The unexpected serious outbreak of the new Coronavirus has been hitting the front pages and headlines of all media and social media channels worldwide.
While our hearts and minds are with the victims of this tragedy and their families, and people globally worry about their health, also investors have been raising questions on what the impact could be on the financial markets, not least for emerging and Asian markets, and Chinese stocks in particular. The timing of the outbreak, with a massive migration of Chinese citizens across the country and abroad due to the Chinese NY holiday break, could not have been worse. Currently Asian markets are in clear risk-off mode, but the overall impact on Asian markets has probably not yet been fully felt as many markets have been closed for Chinese New Year, and have been opening up gradually this week with strong corrections. After the consecutive re-opening of Korea, Hong Kong, and Taiwan, stocks have been hit. But only when the local Chinese markets reopen next week, the full impact can be judged.
So what to expect for investors?
First, nobody knows if and when the virus spread will be under control.
What we can expect is that, due to the severe reaction and measures being taken in China, the short term impact on the economy will be very harsh, and growth numbers will most probably fall strongly for the first quarter(s?). So the ultimate impact on the economy, company results and markets will mainly be a consequence from the evolution of the infection and mortality rate in China and abroad, but also as much being a function from the reaction of and measures taken by the authorities and governments being taken in order to support their economies.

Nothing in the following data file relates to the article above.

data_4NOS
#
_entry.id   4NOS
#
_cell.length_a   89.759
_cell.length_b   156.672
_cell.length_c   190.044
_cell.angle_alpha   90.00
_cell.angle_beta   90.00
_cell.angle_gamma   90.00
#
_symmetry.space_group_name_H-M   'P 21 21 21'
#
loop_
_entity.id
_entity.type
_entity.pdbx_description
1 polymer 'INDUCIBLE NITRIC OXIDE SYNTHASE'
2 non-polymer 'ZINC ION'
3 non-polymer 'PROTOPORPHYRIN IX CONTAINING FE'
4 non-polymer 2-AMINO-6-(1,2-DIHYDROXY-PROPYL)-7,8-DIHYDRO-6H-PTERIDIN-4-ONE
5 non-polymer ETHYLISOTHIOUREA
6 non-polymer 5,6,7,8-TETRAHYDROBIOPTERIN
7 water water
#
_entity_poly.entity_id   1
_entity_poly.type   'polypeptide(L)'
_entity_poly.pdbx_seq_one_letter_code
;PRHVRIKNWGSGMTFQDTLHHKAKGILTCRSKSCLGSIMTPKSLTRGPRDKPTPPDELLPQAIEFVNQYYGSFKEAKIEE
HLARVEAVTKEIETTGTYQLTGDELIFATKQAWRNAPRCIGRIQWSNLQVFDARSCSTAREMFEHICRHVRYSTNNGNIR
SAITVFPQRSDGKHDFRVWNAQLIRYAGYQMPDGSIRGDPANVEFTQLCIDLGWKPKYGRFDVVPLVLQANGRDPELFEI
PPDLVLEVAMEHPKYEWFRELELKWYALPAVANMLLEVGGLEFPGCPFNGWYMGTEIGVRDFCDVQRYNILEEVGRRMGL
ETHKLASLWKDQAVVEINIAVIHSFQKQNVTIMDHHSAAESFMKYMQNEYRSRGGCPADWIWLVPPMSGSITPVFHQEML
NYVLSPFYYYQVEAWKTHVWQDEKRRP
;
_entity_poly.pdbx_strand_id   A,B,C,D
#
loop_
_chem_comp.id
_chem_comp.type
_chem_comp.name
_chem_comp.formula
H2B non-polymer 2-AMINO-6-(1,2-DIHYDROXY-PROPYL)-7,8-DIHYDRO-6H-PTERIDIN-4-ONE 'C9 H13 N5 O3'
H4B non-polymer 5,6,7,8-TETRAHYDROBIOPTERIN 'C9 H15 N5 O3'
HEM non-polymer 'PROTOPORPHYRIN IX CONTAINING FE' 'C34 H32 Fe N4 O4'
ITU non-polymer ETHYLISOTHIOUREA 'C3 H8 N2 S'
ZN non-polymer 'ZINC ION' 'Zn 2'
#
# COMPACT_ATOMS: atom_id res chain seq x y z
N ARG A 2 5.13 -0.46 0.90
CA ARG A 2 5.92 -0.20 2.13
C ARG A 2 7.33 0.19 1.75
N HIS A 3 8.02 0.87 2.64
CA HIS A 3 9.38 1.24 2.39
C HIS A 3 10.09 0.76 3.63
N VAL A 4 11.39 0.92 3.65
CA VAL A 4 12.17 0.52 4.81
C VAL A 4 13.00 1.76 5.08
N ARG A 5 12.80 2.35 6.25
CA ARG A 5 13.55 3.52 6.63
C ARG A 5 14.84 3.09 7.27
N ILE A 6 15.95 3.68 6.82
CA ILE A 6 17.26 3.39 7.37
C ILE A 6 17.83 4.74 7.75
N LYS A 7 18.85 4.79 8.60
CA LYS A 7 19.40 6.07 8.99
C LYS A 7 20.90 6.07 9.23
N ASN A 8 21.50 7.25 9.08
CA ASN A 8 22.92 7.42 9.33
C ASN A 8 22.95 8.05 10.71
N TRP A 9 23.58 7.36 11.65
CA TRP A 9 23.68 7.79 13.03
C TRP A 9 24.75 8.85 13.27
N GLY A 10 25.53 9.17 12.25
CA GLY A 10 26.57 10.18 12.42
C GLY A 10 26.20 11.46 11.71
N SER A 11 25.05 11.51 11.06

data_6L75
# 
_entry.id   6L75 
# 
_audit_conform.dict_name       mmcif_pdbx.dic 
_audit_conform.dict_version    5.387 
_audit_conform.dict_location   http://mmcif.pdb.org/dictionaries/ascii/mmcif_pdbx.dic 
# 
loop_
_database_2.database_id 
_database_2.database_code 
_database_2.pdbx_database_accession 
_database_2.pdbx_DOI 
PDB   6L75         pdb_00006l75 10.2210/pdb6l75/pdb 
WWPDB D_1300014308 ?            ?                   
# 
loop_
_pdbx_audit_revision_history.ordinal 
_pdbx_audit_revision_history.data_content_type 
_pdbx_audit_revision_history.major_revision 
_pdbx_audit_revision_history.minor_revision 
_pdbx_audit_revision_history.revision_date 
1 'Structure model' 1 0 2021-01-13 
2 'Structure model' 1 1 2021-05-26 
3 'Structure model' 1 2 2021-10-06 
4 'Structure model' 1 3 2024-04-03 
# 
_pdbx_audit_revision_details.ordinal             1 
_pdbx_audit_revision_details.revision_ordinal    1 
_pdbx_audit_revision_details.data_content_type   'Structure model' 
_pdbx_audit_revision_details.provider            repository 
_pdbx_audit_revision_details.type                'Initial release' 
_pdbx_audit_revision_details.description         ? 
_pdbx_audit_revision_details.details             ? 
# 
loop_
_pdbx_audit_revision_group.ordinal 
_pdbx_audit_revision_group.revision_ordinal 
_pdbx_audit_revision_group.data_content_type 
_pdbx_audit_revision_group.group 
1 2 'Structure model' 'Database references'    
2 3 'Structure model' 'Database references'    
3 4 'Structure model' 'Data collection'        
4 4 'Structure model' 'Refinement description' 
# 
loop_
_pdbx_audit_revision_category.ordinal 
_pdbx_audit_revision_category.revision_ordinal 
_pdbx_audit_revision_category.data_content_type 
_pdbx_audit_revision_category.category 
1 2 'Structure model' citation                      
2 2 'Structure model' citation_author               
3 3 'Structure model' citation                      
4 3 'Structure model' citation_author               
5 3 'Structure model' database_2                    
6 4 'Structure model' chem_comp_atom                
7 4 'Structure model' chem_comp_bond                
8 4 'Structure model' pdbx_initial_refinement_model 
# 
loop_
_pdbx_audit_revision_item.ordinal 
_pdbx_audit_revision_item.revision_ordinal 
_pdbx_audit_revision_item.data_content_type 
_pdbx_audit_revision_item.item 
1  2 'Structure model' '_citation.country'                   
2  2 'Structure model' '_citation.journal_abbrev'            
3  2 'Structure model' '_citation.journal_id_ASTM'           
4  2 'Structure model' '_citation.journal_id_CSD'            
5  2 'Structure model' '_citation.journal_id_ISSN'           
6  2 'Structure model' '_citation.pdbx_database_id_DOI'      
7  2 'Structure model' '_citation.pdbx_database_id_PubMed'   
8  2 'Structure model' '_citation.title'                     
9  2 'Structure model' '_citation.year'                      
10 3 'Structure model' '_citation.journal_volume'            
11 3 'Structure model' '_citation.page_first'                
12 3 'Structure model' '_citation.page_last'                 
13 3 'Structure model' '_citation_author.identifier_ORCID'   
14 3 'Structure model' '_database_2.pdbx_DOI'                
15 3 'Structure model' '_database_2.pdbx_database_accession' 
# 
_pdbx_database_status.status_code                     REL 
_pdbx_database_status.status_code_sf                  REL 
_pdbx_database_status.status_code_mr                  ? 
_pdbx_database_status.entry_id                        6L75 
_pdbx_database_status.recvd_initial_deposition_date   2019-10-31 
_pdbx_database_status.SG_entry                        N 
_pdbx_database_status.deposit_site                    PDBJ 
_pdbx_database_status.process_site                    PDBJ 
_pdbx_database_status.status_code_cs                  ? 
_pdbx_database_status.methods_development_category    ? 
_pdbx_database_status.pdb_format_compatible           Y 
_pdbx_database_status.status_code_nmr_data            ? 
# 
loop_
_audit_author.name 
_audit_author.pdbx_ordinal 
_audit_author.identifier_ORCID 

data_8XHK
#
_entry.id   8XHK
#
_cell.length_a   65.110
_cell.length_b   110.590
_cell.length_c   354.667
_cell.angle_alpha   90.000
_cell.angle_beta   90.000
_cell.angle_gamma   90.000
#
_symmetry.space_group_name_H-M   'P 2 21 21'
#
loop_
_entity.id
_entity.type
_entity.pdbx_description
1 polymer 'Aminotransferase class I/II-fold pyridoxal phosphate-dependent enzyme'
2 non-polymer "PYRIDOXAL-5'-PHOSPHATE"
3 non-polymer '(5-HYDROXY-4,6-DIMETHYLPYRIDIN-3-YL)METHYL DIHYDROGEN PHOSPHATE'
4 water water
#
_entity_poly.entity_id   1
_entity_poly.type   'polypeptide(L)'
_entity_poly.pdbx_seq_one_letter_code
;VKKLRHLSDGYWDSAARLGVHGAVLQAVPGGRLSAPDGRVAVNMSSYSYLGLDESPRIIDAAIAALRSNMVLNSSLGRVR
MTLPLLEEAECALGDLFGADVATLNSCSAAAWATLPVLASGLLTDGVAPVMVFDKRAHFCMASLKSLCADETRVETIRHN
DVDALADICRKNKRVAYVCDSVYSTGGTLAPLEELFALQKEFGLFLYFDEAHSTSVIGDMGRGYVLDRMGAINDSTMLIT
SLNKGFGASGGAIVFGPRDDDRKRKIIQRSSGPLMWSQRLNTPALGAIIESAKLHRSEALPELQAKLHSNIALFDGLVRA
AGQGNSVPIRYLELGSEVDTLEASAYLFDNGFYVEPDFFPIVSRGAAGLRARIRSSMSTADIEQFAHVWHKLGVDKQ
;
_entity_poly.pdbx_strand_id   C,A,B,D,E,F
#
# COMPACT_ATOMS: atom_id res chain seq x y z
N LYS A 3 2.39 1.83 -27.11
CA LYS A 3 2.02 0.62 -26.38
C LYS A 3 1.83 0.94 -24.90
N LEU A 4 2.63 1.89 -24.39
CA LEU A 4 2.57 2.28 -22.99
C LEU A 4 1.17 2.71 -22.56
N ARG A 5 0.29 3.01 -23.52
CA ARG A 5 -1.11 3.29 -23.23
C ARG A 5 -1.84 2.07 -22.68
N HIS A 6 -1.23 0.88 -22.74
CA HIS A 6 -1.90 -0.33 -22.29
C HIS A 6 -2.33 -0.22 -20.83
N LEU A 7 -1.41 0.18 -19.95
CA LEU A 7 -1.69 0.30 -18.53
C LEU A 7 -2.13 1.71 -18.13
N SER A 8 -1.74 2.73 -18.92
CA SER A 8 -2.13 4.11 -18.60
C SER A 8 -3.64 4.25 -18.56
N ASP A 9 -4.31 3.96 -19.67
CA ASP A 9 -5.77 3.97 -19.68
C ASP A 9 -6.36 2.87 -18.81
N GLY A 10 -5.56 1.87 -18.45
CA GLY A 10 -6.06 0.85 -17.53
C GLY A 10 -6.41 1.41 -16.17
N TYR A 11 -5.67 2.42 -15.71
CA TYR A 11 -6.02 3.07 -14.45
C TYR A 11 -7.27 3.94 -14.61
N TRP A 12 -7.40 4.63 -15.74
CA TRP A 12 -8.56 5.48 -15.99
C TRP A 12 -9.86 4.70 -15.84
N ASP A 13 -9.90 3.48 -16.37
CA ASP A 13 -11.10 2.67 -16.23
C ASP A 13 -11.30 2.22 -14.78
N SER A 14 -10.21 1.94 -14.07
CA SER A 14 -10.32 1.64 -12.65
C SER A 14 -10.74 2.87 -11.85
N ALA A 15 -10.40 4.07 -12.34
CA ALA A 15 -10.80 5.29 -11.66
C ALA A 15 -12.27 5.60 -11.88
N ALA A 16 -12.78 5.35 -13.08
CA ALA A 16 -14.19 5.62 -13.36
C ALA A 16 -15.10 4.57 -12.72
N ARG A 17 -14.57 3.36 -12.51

So, although it is currently impossible to give an estimate of the future evolution of the virus outbreak and potential impact, an indication of a potential market bottom could be provided by a slowdown of the growth of the additional new cases, as it was the case with SARS in 2003.
Looking at the past, this kind of market corrections resulting from an “external” and “black swan” type of event, has proven to be good entry points for longer term investors to pick up high quality names at oversold prices. The question always remains if this is also the case now and what would be the best timing, as nobody knows the size and timing of the correction.
As the saying goes in the financial world that “we should never catch a falling knife”, at least it would be advisable to wait until the most important and involved market, the local Chinese A-share market, re-opens next week. As this market is sensitive to the activity from a very large but less educated retail investor community, some panic-selling can be expected, which could flow over to other markets.
Time will tell and patience is rewarded. Success!